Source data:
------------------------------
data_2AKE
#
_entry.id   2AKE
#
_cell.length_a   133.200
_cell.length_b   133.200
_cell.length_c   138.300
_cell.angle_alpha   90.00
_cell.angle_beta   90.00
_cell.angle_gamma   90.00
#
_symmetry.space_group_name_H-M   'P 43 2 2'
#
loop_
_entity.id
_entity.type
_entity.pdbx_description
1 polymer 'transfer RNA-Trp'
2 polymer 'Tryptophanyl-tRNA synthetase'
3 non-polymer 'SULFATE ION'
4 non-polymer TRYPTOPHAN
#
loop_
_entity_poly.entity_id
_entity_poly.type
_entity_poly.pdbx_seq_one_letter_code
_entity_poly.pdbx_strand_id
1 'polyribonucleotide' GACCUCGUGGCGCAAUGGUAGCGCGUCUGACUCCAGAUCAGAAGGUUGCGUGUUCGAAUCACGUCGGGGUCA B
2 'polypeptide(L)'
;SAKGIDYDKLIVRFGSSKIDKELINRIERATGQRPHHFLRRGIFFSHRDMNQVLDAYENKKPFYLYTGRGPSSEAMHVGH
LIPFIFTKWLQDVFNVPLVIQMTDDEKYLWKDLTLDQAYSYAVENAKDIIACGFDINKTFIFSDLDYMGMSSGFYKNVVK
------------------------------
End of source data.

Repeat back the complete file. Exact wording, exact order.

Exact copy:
data_2AKE
#
_entry.id   2AKE
#
_cell.length_a   133.200
_cell.length_b   133.200
_cell.length_c   138.300
_cell.angle_alpha   90.00
_cell.angle_beta   90.00
_cell.angle_gamma   90.00
#
_symmetry.space_group_name_H-M   'P 43 2 2'
#
loop_
_entity.id
_entity.type
_entity.pdbx_description
1 polymer 'transfer RNA-Trp'
2 polymer 'Tryptophanyl-tRNA synthetase'
3 non-polymer 'SULFATE ION'
4 non-polymer TRYPTOPHAN
#
loop_
_entity_poly.entity_id
_entity_poly.type
_entity_poly.pdbx_seq_one_letter_code
_entity_poly.pdbx_strand_id
1 'polyribonucleotide' GACCUCGUGGCGCAAUGGUAGCGCGUCUGACUCCAGAUCAGAAGGUUGCGUGUUCGAAUCACGUCGGGGUCA B
2 'polypeptide(L)'
;SAKGIDYDKLIVRFGSSKIDKELINRIERATGQRPHHFLRRGIFFSHRDMNQVLDAYENKKPFYLYTGRGPSSEAMHVGH
LIPFIFTKWLQDVFNVPLVIQMTDDEKYLWKDLTLDQAYSYAVENAKDIIACGFDINKTFIFSDLDYMGMSSGFYKNVVK